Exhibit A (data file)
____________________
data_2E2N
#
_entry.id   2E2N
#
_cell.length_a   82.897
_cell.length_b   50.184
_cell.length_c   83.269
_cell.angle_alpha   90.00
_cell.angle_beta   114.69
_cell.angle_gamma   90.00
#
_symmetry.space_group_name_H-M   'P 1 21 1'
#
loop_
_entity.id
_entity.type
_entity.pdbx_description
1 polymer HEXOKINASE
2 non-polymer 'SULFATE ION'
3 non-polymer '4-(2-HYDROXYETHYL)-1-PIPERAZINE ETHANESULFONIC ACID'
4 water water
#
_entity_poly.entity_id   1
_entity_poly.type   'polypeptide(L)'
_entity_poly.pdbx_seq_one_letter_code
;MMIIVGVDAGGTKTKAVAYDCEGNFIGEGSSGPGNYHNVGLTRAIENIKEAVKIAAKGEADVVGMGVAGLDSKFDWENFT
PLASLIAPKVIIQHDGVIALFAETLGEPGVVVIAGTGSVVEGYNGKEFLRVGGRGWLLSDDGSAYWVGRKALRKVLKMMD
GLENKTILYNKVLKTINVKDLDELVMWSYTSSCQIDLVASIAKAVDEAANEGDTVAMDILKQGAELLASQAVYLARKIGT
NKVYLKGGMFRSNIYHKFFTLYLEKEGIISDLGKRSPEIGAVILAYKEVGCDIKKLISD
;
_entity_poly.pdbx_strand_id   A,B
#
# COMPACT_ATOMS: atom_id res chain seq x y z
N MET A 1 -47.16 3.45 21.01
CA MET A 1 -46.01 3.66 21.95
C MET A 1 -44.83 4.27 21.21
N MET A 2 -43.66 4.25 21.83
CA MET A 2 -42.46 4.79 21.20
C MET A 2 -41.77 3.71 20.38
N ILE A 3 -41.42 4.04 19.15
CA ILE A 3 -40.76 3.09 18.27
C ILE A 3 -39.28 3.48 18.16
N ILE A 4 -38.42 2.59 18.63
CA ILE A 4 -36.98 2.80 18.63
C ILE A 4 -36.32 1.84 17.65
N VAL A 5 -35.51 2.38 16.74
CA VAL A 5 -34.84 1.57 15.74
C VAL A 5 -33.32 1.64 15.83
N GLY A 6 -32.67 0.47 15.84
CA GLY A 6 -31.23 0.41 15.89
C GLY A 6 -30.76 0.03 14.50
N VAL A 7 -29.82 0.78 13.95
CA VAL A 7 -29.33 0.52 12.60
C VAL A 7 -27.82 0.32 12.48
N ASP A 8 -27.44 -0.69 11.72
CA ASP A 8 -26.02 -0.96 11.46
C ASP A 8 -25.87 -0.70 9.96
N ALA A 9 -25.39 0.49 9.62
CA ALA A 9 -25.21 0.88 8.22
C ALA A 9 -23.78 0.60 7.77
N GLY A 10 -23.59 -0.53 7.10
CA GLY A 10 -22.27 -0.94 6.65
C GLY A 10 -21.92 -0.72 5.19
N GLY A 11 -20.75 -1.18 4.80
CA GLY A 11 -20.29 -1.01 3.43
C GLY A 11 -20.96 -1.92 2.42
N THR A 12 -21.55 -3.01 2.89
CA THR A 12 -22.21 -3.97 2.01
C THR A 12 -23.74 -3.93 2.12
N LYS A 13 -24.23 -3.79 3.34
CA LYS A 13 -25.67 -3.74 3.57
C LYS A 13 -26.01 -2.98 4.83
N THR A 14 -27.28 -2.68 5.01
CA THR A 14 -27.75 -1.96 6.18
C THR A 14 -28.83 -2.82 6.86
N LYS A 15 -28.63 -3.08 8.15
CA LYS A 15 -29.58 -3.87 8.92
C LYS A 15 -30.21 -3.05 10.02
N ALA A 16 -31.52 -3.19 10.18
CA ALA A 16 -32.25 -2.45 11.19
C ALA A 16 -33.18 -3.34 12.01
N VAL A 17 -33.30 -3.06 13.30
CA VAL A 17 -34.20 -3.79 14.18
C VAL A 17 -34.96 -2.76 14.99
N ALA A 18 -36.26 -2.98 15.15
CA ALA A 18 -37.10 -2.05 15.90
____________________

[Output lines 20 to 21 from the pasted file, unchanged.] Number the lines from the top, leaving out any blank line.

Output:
3 non-polymer '4-(2-HYDROXYETHYL)-1-PIPERAZINE ETHANESULFONIC ACID'
4 water water